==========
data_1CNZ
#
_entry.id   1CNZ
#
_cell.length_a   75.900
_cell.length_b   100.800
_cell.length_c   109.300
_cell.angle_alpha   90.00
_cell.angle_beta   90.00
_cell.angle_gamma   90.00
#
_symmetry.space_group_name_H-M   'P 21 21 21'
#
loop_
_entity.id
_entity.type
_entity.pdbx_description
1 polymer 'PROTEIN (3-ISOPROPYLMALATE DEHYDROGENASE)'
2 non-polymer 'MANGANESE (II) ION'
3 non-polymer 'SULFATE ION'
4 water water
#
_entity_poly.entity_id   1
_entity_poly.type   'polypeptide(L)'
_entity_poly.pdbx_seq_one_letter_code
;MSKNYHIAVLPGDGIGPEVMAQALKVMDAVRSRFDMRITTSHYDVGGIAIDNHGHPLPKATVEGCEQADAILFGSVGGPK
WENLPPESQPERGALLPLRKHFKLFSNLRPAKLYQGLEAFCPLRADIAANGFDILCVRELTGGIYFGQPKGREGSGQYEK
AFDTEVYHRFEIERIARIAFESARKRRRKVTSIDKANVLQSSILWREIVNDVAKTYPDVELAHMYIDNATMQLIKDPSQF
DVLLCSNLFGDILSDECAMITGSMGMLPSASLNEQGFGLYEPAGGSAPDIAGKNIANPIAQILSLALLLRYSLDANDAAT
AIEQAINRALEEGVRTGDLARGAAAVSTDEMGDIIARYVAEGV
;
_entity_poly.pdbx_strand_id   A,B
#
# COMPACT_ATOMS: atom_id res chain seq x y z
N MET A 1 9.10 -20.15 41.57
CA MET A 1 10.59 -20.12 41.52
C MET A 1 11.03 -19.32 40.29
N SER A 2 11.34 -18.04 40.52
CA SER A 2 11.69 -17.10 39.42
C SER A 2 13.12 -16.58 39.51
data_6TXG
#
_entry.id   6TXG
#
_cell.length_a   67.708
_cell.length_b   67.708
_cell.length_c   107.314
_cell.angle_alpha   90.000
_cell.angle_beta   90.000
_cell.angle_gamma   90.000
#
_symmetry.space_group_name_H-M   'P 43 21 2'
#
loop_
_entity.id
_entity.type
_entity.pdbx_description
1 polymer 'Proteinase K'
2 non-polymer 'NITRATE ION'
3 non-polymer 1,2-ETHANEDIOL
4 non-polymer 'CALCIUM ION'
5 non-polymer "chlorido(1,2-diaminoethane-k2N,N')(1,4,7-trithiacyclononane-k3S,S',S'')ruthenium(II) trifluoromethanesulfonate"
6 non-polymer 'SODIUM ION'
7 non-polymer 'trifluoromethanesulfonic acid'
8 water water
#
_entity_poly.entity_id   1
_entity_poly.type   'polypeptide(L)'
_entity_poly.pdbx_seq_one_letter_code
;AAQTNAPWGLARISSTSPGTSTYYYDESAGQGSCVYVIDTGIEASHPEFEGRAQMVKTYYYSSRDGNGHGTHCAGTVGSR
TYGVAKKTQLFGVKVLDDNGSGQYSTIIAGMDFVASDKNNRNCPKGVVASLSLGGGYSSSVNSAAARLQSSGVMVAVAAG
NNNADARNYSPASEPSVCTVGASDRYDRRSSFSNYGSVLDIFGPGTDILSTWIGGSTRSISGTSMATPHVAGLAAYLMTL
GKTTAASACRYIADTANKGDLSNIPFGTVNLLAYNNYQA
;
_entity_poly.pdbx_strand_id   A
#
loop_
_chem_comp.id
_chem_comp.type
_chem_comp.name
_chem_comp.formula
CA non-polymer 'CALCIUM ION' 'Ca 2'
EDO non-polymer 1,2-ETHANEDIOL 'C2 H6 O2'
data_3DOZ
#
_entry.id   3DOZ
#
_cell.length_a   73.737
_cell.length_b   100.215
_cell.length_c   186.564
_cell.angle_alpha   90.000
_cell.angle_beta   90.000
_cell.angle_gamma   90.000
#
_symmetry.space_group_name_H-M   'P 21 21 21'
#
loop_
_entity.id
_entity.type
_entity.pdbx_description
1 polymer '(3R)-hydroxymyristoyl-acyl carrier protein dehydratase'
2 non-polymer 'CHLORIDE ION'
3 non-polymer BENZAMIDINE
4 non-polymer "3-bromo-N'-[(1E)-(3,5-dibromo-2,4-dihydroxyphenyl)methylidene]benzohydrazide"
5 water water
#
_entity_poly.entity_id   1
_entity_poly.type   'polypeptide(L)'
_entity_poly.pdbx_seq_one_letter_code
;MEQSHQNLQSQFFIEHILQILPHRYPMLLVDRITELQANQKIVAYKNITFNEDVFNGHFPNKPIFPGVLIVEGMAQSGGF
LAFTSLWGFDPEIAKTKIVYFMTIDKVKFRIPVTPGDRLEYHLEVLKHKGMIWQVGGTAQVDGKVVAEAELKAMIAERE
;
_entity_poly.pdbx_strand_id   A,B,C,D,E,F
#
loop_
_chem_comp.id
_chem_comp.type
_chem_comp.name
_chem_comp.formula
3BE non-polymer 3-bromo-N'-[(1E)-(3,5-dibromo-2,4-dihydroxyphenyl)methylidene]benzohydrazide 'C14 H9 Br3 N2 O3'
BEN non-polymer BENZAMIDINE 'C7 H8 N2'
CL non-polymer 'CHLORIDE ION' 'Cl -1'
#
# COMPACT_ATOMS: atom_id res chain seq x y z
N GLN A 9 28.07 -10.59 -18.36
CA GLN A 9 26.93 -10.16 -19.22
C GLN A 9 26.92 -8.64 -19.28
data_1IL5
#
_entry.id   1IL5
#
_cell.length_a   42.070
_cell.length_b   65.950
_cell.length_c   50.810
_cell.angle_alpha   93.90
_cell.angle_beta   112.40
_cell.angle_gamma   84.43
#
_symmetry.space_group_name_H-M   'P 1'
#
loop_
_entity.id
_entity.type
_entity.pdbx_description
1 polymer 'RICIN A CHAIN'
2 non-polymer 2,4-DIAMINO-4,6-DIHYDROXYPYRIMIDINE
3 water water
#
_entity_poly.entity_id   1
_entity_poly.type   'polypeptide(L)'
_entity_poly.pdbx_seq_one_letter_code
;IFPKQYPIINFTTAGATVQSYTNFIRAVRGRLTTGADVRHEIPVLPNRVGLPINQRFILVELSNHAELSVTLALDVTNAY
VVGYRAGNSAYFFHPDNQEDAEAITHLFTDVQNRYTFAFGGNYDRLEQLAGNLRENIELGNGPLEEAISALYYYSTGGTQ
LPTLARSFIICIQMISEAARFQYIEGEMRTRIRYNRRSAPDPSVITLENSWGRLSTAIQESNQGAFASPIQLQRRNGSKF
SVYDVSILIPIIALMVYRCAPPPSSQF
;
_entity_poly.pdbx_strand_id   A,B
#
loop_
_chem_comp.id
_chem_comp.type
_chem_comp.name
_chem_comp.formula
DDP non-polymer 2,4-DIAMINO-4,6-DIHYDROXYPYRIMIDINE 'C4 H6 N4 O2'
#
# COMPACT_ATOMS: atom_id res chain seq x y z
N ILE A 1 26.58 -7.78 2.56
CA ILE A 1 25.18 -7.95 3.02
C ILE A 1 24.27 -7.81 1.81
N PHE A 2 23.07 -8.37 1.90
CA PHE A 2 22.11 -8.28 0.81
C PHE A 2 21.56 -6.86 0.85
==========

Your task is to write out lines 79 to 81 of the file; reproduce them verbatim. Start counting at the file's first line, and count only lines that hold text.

_chem_comp.type
_chem_comp.name
_chem_comp.formula